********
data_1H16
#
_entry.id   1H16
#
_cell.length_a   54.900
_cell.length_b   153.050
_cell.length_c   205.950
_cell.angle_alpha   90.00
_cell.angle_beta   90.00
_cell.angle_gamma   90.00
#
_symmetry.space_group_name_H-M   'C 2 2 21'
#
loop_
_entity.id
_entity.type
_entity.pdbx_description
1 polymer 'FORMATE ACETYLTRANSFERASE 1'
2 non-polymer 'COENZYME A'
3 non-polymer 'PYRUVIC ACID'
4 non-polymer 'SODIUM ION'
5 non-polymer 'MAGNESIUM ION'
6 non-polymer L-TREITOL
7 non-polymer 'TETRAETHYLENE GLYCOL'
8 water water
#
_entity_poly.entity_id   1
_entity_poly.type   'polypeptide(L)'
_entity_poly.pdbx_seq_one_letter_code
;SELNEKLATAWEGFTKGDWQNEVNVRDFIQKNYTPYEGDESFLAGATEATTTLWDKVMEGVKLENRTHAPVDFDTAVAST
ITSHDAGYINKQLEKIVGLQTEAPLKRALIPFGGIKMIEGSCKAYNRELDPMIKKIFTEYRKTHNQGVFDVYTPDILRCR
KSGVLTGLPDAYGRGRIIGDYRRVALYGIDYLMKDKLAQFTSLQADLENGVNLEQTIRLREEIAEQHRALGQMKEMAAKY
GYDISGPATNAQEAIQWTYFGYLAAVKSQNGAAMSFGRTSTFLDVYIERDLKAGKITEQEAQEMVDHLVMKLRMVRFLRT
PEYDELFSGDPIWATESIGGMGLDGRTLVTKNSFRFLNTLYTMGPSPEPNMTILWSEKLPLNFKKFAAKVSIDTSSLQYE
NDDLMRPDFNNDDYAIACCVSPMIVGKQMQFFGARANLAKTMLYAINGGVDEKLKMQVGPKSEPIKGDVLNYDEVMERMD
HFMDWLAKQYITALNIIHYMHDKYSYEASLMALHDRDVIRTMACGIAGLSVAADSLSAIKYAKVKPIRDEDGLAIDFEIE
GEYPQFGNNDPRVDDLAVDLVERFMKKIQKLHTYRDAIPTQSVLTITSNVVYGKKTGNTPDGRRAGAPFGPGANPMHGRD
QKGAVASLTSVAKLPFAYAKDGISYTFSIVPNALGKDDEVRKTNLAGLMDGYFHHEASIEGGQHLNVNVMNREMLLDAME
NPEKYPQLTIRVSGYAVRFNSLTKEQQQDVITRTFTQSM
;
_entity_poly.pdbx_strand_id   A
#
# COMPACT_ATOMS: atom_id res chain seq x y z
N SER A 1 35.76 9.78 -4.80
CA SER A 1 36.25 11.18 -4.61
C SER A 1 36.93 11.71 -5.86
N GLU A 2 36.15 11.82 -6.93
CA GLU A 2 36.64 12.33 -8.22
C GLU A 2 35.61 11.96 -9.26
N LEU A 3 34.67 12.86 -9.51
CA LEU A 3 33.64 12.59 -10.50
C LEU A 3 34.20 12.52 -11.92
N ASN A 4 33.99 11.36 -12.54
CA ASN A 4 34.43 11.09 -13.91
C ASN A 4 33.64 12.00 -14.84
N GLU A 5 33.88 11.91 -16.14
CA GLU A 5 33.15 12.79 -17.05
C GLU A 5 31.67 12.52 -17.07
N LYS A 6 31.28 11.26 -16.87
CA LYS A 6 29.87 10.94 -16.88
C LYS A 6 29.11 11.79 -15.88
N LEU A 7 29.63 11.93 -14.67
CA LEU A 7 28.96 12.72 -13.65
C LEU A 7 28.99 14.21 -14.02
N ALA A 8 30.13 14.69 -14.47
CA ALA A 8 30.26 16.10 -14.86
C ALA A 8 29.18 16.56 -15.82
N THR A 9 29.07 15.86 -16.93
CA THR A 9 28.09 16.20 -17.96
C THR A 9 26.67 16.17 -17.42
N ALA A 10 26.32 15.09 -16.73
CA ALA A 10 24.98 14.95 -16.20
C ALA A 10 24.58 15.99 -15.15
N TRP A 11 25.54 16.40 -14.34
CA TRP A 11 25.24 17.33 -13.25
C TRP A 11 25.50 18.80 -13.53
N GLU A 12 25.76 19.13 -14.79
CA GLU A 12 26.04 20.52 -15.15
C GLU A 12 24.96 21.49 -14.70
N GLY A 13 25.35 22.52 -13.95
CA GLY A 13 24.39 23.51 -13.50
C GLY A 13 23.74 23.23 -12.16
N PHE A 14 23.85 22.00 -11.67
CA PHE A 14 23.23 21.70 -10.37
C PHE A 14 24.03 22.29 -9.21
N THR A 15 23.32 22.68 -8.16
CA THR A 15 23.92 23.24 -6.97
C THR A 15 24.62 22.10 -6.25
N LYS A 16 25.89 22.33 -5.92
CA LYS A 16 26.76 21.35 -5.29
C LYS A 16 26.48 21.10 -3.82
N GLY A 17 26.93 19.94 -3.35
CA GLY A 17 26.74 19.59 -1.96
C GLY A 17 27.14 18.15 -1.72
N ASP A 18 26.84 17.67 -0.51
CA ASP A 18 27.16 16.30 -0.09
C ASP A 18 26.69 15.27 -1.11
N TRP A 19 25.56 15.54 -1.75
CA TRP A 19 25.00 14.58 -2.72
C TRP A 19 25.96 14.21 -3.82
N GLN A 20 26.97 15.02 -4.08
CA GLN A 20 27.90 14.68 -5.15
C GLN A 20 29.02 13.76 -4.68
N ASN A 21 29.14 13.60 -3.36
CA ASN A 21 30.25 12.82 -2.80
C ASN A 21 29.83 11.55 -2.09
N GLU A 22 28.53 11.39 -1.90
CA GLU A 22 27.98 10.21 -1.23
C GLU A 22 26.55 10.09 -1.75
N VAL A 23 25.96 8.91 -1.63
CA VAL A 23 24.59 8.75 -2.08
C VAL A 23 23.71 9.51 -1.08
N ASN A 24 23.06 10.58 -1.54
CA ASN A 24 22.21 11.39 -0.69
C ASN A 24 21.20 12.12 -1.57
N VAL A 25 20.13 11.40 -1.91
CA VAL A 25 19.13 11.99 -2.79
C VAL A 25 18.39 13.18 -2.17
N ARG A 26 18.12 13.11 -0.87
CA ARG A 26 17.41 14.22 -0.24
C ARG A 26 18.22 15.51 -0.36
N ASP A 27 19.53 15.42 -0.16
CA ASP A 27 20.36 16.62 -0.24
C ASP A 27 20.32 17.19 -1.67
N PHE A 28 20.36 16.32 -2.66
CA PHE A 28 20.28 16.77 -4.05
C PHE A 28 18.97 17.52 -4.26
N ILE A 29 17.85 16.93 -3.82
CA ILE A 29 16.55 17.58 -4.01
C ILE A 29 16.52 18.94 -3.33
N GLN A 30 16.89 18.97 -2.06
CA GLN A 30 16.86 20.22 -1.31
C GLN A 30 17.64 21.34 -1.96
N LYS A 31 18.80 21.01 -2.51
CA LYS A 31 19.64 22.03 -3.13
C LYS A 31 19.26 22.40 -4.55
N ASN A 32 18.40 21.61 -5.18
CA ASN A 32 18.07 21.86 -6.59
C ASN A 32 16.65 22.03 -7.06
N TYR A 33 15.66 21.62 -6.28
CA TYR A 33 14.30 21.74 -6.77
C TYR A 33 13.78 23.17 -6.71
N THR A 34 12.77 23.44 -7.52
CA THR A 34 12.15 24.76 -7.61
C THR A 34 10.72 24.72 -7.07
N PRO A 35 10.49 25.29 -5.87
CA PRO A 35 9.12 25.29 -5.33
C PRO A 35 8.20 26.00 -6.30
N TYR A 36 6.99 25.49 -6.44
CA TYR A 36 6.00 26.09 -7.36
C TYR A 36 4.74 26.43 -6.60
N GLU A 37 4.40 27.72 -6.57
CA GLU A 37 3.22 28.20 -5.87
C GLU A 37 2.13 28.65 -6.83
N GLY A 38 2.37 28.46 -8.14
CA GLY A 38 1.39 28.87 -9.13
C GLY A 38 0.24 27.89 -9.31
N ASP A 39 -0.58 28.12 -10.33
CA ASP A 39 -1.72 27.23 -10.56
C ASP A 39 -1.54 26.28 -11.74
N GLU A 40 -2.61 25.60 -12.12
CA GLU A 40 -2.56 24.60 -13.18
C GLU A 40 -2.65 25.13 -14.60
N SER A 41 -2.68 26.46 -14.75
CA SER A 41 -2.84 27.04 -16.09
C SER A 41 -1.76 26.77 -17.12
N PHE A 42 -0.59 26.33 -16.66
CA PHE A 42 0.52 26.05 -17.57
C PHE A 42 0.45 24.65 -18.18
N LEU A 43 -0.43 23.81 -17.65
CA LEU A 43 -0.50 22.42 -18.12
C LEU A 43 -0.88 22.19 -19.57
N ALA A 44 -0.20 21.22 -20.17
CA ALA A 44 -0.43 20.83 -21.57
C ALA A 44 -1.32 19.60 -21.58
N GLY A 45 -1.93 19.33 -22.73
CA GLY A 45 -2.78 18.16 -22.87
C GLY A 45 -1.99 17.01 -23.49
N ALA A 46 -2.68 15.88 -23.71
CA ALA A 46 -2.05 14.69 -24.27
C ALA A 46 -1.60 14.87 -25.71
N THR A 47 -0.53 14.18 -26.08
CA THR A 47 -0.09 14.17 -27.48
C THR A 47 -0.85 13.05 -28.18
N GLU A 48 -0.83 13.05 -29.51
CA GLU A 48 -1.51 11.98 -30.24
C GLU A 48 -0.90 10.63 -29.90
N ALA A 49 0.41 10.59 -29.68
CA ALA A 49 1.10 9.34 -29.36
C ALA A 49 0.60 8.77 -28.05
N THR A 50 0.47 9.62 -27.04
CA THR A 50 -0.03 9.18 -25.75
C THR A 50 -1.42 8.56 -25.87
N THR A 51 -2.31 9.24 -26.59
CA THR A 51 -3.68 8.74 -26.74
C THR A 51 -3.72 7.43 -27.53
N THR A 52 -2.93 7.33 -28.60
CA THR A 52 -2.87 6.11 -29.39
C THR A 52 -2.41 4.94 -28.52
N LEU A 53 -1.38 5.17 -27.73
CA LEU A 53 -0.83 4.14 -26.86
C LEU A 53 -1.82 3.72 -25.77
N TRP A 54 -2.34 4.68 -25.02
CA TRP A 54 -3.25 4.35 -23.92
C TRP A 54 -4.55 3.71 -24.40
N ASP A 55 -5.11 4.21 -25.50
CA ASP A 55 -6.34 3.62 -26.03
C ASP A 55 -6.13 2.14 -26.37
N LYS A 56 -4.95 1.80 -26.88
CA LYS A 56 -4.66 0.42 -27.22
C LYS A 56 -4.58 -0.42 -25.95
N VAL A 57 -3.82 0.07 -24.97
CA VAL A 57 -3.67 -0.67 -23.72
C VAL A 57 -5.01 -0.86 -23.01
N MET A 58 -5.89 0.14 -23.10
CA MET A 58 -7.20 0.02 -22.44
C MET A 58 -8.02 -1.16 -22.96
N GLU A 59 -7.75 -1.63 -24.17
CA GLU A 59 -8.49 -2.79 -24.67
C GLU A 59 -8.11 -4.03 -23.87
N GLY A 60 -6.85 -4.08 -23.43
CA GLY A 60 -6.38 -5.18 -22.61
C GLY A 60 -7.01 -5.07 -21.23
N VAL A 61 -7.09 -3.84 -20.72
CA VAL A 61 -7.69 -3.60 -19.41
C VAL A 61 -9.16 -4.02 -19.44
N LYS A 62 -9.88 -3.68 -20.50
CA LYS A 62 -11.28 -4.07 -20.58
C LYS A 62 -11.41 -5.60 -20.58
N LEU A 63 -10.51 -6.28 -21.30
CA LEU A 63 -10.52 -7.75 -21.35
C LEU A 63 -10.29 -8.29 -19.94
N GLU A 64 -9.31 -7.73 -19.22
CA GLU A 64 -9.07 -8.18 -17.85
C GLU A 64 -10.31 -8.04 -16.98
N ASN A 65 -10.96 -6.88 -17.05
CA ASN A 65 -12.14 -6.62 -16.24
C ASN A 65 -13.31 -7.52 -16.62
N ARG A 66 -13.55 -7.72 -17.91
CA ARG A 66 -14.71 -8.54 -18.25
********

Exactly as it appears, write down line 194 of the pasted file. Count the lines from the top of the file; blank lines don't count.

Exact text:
N THR A 51 -2.31 9.24 -26.59